11. The facial detection features that some companies are coming up with are incredible. The number of information companies receives from one camera is incredible. Many people were worried about governments using this type of software because it could be a breach of privacy. Just think at every corner in a city there could be a camera taking your photo and now telling somebody where you are and what you are doing. When the virus outbreak came along, facial recognition took a backseat and has allowed them to just improve and improve in the background. Now they are saying these companies can recognize people even while they are wearing masks. This is incredible and will be the start of something good or bad.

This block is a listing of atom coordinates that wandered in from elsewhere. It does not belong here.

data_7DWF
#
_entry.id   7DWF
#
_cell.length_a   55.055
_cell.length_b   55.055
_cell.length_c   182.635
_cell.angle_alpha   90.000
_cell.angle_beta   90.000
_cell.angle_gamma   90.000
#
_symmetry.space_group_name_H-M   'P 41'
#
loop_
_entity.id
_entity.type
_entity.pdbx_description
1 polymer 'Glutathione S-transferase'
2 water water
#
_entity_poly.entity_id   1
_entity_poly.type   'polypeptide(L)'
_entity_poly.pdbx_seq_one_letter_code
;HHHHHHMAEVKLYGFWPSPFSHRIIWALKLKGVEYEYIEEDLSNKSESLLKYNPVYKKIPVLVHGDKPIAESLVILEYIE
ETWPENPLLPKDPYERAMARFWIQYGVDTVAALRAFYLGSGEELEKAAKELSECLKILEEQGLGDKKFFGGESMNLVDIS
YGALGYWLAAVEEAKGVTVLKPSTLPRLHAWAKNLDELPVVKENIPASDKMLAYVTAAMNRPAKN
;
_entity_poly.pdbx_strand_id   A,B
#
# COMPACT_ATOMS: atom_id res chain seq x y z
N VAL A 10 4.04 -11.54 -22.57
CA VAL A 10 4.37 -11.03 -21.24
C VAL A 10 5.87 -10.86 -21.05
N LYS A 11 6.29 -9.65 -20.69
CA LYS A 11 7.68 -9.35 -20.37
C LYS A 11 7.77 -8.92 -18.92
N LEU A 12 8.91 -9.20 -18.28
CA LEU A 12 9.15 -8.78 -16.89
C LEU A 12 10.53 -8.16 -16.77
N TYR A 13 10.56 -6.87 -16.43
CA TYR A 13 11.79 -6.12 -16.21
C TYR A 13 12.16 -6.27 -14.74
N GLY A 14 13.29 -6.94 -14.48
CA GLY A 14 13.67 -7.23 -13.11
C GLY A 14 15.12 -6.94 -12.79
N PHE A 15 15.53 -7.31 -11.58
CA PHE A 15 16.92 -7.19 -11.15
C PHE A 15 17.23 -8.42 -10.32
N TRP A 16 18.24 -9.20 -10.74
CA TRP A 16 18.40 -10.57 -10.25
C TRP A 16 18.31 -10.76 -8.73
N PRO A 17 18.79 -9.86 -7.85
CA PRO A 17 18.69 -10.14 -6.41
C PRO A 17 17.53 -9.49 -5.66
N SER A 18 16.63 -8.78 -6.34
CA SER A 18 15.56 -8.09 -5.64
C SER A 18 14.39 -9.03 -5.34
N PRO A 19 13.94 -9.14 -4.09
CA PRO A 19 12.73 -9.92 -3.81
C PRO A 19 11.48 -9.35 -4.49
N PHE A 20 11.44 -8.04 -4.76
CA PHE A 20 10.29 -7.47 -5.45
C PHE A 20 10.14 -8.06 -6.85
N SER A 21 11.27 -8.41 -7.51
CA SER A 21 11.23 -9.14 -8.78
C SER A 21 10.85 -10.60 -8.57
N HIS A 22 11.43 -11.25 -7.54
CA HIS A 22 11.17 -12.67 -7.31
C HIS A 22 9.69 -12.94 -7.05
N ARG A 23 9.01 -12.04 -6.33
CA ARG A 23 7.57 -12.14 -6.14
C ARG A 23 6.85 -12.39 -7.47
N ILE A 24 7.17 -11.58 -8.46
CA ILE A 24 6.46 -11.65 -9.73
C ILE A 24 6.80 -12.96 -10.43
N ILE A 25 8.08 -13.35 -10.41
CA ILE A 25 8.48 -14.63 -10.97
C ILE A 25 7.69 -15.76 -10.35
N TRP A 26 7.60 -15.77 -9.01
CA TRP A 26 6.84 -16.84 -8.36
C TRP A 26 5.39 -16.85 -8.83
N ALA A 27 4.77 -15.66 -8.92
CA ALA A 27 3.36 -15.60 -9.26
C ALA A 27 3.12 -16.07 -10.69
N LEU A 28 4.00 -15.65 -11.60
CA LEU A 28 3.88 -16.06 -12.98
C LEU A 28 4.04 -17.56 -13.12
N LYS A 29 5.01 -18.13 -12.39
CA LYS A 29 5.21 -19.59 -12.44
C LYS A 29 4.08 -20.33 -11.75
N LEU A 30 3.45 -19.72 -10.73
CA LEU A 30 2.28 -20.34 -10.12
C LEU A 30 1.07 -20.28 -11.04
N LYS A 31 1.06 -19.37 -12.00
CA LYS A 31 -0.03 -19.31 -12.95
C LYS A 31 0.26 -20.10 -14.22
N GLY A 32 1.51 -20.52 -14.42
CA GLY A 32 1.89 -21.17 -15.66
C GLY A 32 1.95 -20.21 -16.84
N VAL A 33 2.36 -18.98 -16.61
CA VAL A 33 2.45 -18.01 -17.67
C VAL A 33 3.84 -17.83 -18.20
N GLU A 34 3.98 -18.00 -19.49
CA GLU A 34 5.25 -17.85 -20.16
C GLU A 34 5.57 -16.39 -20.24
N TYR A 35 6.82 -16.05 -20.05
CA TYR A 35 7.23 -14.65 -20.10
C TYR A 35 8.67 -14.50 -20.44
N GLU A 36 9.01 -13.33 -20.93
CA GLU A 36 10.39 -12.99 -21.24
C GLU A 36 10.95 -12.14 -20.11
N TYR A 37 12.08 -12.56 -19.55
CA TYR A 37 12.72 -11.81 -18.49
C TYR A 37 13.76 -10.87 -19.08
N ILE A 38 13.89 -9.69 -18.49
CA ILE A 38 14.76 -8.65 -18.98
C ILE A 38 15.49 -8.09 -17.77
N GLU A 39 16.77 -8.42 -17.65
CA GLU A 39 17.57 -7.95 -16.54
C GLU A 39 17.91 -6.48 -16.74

This could be used for good because it can limit crime. “The company now says its masked facial recognition program has reached 95 percent accuracy in lab tests, and even claims that it is more accurate in real life, where its cameras take multiple photos of a person if the first attempt to identify them fails.” This means that the system could perform even better in public than it is in testing. Not many people are going to be able to successfully steal or rob a store if the store has cameras that can identify people even if they are wearing a mask. This could lead to a lot less crime in general because you could always know who is where when something goes down as long as a camera can see it. This can be scary however because no there is no way to hide. Someone is always going to know where you are and what you’re doing when you go out. The only safe place is at home but then we have to deal with different types of screens that track our every move.